HC Deb 15 July 1915 vol 73 cc993-4
62. Mr. R. McNEILL

asked the Under-Secretary of State for War if he will state for what reason the news of the re-capture by the Germans of Hill 60 on the 5th May was officially concealed for more than two months; whether permission to publish the news was refused to the Press by the Censor; if so, for what reason; and whether it is proposed to discontinue the system of deceiving the public with regard to events well known to the enemy, in view of the fact that such a system undermines public confidence and encourages the growth of disquieting suspicion and rumours?


No notification of the final position reached at Hill 60 as the result of the continued fighting at the beginning of May was received earlier than that in Sir J. French's dispatch of 15th June. Doubtless, the Commander-in-Chief had reasons for not making it the subject of an earlier report and it is not proposed to interfere with his discretion in such a matter. I may add that the German wireless message of the 7th May, which claimed a failure on the part of the British to wrest the hill from them, was passed for publication in the usual manner. The actual fact appears to be that since about the 5th of May the hill has not been held by either side. The House will thus see that the public has in nowise been misled by reports issued or not issued by the War Office, and I would ask the hon. Member to avoid the use of the word deception in all cases, and more particularly where there is, as in the present instance, no justification for it.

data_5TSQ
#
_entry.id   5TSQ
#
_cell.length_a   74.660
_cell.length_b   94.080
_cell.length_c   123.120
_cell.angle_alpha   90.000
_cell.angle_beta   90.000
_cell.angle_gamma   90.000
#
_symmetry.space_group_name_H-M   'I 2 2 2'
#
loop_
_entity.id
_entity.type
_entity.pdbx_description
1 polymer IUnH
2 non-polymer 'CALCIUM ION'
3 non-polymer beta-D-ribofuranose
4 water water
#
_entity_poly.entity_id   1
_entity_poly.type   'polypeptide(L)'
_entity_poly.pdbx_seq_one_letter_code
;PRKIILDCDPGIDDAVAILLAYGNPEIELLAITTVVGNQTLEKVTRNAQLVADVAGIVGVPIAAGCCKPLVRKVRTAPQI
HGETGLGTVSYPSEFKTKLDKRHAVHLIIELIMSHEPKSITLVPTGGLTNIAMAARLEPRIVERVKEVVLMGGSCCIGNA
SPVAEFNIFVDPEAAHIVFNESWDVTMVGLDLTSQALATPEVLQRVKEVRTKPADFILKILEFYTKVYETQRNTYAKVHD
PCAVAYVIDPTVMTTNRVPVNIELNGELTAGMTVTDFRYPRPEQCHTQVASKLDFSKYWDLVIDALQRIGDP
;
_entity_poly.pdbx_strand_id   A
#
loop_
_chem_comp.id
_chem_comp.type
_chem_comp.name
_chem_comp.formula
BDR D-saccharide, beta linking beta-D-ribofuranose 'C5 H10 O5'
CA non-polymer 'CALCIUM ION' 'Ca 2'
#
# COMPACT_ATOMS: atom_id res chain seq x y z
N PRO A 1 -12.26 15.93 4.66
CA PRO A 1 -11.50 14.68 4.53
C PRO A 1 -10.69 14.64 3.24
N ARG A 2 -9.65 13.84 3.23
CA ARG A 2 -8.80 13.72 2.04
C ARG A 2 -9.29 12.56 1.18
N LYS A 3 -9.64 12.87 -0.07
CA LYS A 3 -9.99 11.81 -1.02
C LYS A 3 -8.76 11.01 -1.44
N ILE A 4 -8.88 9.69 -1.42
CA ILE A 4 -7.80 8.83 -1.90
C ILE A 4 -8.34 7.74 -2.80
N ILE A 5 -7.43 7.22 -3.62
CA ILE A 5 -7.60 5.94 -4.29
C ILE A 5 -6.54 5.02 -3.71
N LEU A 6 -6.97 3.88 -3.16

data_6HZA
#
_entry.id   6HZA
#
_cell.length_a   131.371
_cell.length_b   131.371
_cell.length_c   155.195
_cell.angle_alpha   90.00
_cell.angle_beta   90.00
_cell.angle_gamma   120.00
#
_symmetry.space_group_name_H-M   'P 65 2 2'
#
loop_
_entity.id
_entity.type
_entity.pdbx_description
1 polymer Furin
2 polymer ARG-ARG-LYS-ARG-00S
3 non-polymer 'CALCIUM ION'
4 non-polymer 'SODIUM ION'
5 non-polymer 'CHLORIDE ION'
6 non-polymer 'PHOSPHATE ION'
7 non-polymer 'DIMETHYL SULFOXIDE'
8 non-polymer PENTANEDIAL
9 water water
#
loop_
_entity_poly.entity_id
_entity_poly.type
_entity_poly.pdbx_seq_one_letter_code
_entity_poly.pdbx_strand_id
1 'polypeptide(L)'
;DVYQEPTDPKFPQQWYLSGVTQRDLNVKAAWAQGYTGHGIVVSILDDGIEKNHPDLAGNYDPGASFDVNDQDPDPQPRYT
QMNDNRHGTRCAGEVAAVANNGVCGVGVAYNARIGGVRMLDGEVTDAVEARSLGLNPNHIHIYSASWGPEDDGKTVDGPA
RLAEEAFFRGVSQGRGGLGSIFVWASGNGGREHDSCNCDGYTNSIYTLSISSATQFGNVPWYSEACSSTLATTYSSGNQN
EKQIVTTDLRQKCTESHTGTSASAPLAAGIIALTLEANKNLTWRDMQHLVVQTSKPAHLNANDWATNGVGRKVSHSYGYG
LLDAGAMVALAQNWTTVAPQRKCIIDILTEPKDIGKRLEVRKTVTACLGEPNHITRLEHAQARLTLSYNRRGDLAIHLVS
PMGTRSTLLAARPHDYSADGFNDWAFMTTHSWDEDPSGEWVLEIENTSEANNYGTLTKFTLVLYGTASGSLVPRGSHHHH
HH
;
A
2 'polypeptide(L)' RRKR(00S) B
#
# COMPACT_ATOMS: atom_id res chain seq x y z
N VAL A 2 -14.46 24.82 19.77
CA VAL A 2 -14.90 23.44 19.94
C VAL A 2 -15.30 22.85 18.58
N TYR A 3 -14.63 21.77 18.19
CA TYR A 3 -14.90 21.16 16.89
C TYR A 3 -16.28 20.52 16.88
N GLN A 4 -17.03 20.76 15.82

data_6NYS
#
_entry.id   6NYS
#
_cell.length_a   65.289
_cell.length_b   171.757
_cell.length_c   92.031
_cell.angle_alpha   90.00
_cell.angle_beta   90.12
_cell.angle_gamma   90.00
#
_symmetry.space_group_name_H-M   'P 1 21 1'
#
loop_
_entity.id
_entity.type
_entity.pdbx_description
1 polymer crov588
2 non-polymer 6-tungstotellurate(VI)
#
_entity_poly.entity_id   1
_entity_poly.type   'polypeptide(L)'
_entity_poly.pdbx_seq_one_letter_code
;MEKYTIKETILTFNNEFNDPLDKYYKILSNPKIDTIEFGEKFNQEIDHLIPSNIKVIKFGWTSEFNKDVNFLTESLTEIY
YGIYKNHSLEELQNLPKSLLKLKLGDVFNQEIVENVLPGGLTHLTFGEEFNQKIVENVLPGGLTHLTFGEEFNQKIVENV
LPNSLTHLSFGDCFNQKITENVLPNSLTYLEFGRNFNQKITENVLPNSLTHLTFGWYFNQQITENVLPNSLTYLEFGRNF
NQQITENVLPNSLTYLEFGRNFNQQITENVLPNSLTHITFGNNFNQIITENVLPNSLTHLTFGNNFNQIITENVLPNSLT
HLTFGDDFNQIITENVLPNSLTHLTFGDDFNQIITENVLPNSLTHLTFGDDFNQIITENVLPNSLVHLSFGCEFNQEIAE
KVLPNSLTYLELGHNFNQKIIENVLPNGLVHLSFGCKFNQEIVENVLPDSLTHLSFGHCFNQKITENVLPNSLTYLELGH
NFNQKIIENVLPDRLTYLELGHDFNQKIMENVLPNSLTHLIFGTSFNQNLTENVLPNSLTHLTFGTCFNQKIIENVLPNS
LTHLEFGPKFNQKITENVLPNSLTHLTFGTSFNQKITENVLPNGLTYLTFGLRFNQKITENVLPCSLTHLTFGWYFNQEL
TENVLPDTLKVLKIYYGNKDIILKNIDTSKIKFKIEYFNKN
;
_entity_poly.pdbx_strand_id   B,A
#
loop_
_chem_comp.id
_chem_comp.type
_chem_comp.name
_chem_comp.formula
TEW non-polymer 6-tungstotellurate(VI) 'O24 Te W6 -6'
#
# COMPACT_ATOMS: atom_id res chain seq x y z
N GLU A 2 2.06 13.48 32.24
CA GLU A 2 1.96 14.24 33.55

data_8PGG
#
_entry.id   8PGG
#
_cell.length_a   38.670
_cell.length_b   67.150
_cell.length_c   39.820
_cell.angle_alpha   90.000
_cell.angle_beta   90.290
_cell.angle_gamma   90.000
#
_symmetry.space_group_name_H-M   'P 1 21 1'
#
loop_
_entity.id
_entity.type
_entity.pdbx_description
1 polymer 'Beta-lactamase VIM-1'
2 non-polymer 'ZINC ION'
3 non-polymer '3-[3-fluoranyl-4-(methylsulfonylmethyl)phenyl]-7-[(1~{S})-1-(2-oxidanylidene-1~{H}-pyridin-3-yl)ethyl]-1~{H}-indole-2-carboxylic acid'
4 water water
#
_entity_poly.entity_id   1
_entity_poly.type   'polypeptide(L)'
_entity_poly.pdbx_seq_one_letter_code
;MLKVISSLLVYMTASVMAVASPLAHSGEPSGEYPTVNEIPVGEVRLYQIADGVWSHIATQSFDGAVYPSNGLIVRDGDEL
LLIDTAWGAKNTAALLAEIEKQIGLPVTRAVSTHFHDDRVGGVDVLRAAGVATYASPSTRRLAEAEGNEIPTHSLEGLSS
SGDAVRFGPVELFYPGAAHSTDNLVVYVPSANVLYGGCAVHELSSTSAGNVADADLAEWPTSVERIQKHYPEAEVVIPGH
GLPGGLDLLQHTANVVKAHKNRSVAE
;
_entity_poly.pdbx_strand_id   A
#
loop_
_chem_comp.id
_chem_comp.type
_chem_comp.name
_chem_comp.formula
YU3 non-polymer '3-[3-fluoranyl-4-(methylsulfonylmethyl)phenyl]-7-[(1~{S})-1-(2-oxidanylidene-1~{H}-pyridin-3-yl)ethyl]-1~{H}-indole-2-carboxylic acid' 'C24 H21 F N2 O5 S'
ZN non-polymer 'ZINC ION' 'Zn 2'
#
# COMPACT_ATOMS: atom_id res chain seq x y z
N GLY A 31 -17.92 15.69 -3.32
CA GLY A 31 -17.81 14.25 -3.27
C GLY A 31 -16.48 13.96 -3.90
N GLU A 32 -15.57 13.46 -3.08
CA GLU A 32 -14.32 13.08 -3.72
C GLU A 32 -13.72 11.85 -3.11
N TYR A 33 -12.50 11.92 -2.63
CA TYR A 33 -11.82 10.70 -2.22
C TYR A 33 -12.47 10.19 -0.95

Would the right hon. Gentleman say why permission was refused to the Press to publish this information?


I have already said that the German Wireless message was given to the Press in the usual manner. The only messages which we have had have been published without any censoring at all.


Has not this Hill 60 practically disappeared owing to battering and undermining?


Yes, Sir, I think that is so; and it shows the character of the hill.